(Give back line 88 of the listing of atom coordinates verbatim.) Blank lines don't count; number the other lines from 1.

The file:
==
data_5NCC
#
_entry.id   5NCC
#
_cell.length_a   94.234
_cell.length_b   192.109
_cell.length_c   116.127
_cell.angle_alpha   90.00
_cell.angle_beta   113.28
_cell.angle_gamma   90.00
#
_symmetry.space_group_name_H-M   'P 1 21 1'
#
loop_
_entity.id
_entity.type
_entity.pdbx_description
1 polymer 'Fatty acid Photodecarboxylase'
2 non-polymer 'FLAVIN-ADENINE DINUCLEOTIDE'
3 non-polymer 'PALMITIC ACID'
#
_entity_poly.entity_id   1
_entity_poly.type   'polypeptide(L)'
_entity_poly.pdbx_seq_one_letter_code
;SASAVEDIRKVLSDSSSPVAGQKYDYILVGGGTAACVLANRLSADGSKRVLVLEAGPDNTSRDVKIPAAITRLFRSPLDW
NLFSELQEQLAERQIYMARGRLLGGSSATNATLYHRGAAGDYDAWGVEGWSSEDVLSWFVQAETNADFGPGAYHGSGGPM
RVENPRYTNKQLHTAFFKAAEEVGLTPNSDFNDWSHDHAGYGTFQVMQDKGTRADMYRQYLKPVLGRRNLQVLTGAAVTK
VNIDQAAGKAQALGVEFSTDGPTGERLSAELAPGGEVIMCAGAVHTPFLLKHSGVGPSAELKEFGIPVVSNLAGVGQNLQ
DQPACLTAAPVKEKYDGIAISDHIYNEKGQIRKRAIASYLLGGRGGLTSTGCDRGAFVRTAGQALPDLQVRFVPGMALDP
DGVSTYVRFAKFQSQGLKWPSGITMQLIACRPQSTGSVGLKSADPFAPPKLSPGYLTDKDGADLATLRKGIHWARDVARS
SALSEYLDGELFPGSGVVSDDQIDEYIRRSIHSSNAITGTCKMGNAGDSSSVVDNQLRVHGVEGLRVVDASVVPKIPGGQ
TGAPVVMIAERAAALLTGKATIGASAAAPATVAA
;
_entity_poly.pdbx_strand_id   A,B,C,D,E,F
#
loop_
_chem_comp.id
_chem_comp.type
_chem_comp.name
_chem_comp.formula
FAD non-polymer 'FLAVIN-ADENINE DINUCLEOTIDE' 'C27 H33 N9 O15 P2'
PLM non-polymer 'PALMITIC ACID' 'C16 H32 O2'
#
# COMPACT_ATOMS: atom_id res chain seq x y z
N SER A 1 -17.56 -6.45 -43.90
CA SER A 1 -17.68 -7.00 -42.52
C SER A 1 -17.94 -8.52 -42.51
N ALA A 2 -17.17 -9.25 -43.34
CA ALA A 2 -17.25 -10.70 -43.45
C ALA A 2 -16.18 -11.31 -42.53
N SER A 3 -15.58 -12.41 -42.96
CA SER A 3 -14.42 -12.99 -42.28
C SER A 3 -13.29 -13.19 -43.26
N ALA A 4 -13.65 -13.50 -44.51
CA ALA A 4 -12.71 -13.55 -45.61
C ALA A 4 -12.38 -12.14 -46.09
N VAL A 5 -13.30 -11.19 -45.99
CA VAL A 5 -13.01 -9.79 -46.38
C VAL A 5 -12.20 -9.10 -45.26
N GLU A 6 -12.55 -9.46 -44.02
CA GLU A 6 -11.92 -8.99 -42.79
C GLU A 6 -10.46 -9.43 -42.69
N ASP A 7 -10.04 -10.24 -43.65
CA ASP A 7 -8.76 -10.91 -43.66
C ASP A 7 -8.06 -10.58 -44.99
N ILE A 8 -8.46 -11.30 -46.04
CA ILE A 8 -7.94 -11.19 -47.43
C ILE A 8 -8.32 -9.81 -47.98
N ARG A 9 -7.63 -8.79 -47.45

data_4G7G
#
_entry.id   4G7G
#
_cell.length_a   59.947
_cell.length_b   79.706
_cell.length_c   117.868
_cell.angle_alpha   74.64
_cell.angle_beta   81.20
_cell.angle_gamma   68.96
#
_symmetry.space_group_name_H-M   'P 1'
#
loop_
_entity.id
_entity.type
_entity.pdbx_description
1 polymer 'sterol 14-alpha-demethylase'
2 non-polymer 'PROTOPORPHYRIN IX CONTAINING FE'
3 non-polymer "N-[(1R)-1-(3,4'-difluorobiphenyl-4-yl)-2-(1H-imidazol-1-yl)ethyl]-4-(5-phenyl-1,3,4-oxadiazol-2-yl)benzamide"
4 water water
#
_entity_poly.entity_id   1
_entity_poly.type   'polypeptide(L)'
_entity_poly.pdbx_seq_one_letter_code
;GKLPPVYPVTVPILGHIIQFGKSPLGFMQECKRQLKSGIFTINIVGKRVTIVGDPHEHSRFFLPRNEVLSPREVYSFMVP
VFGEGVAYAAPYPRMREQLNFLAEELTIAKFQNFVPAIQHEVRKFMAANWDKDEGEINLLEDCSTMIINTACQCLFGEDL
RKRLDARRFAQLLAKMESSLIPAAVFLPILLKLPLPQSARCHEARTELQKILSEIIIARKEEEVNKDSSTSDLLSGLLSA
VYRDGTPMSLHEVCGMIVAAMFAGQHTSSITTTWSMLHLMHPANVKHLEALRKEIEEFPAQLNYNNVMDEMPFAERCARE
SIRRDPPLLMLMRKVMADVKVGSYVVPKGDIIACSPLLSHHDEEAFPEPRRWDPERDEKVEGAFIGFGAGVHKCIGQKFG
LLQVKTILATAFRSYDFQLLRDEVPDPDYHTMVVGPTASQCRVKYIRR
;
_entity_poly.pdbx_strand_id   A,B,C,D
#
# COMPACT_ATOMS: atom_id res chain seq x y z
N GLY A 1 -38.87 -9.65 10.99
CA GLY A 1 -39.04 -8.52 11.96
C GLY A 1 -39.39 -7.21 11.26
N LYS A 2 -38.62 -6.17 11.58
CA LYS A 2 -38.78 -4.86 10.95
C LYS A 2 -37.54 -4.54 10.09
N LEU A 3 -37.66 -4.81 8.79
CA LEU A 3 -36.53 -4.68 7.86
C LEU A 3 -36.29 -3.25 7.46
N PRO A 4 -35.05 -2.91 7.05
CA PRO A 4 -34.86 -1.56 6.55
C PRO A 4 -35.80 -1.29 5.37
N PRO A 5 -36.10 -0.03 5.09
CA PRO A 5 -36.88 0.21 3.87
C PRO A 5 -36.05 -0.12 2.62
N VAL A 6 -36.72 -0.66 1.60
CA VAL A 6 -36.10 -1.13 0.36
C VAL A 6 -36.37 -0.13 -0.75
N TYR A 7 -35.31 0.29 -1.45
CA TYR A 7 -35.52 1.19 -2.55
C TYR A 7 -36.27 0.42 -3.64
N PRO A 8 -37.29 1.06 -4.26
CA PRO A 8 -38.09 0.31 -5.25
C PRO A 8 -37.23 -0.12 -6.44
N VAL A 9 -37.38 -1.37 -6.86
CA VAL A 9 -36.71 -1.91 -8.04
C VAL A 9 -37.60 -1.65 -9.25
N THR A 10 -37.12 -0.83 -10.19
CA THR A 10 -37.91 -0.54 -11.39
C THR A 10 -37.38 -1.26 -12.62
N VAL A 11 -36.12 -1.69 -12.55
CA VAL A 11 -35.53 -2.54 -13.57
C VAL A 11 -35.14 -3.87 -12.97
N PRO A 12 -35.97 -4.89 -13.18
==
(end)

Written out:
2 non-polymer 'PROTOPORPHYRIN IX CONTAINING FE'